HOW TO Evaluate Medical Apps, Health Technologies, and Websites
How do you decide what’s real or fake news on the internet? How do you evaluate the quality of medical apps or health technologies? As part of our From Chance To Choice campaign, we would like to help medical professionals make a more informed judgment about digital health tools so they would be more confident – and perhaps more open – to talk about online diagnostic means, medical apps, sensors or wearables. Thus, they could successfully navigate their patients in the jungle of digital health – and proudly wear the Ask Me About Digital pin on their coats (yes, we already have that, too!)
Ode against the fake, the viral and the hoax
The era of fake news, spam emails, scams, online conspiracy theories, internet trolls are upon us. We were tempted to cite and link dozens of poorly written, fake pieces that went viral – but we did not want to create another online corner for increasing the readership numbers of pizzagate (the debunked conspiracy theory falsely linking the Democrats to several restaurant chains). We know someone might look up the term, but don’t do it if you want to fight against the spread of fake news! Go against the snowball effect!
That means sensationalist, click-bait titles with half-truths or make-believe statements get more clicks, more likes and more shares, which means better visibility – even more likes, clicks, and shares. These pieces reach people in the thousands who tend to remember and believe them, especially if they see the same fake news at many sites. They are dangerous and harmful. Especially the health-related ones that make you think miraculous cures are already out there and make you less sensitive towards online health scams.
Awfully difficult to find reliable information online
Unfortunately, the online space is full of the fake, the scam, the hoax. Thus, while the availability of information is undeniably positive, one of the most significant challenges is to find reliable information, more importantly, reliable medical information. Advertisements of charlatans offering hypnoses-sessions on Skype as a cure for cancer sit next to selected and curated online medical news. Fraudsters often lead their victims to believe they will receive a pharmaceutical product or health service for a lower price or it will prove to be a miraculous cure for AIDS, acne, baldness, cancer or overweight. Or another group of charlatans offers drugs and medicine very cheaply through fake online pharmacies. And if you receive something for your money, in the end, it might prove to be worse than not getting anything. These “products” could do harm to your health!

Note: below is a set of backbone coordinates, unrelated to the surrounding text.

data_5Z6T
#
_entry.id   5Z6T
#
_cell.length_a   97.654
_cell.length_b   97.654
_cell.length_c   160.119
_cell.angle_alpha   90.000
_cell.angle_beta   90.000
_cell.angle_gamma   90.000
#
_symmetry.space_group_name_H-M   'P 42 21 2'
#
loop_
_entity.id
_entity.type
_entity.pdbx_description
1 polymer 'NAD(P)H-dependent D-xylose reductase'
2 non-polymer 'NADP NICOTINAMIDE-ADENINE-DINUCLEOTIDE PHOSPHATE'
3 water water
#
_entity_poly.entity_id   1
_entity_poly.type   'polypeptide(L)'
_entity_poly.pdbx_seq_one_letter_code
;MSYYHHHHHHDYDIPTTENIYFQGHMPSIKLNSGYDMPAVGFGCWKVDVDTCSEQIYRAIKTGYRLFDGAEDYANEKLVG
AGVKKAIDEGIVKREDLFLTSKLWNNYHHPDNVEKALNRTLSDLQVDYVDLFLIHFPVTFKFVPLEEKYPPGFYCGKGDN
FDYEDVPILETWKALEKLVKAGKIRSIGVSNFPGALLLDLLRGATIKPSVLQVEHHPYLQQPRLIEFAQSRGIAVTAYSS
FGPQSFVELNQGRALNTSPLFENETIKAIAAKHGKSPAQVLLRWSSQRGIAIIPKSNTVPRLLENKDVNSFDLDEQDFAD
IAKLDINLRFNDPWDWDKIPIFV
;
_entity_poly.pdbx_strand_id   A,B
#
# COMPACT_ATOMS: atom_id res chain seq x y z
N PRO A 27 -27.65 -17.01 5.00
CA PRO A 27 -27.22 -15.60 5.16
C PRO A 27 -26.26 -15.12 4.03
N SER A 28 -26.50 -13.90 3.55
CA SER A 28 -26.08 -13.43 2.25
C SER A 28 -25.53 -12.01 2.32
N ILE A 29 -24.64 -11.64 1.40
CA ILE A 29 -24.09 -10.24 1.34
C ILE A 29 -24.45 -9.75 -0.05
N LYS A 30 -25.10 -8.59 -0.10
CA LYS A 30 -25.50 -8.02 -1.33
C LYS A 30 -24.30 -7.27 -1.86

No wonder that everyone needs advice and guidance while navigating through the ocean of information. We receive many questions from patients, doctors, nurses, caregivers, social workers and anyone with health-related issues where to find relevant medical information, reliable apps, sensors, and wearables.
In the following sections, we would like to armor health professionals with various guidelines and principles for them to make more sound and informed judgments about online medical information and digital health tools. So that later they could pass on their knowledge to their patients – perhaps as participants in the Ask Me About Digital initiative, which aims to facilitate the doctor-patient communication through a badge opening the door to a conversation about technologies and the online (health) world.
If you have doubts about a website
- Check the author of the site – whether this information is available is also a good indicator of quality
- Look up the editorial policy
- Browse through the advertising policy – having ads on a site might be acceptable if a clear and transparent advertising policy is in place
- Find out the age of the website or look up information about the website via credible sources
- Check whether the sources of illustrations and videos are indicated, whether it links to evidence-based studies. More importantly, check out webicina.com for a curated list of such resources.
If you are skeptical about an app
- Check the company behind it: look it up in company databases, browse through its appearance in relevant news sites – MedPage Today, Healthline, Medgadget, WebMD, Christina Farr’s column, https://www.news-medical.net
- Find out how often do updates come out
- Read a few user reviews – and check it whether MobiHealthNews, imedicalapps.com or medgadget.com reviewed the app. These are the most reliable sites.
- Be vigilant about how many things it requests access to – for example, why would an app providing info on diabetes want to connect to your camera and photos?)
If you have an odd suspicion about a technology
- If something sounds too good to be true, it is. When a smartwatch offers heart rate tracking, calorie counting, a mosquito and an earthquake alarm (there is a watch like that), your buzzer should go off. Serious flaw alert!!
- Check if it has FDA approval (for devices on the US market) or CE approval
- Look through the app (details above)
- Check out the company and see how clearly they communicate – some companies crowdfunding the seed money for their product tended to be unresponsive to customers
- Read a few user reviews – and check it whether mobihealthnews.com, imedicalapps.com or medgadget.com reviewed the technology
- And scroll down to the bottom of the page and browse through our own collection of credible technologies
The Ultimate Medical Futurist Advice
We are HERE to help you!
If you have a question about an app, a website or a device, reach out to us and to our community of like-minded individuals who do not take quality for granted.
And finally, a warning to fake news factories, scammers and fraudsters: We are the policemen of digital health. If you use a buzzword or over-claim what your app/product can do, we are here to bust you.
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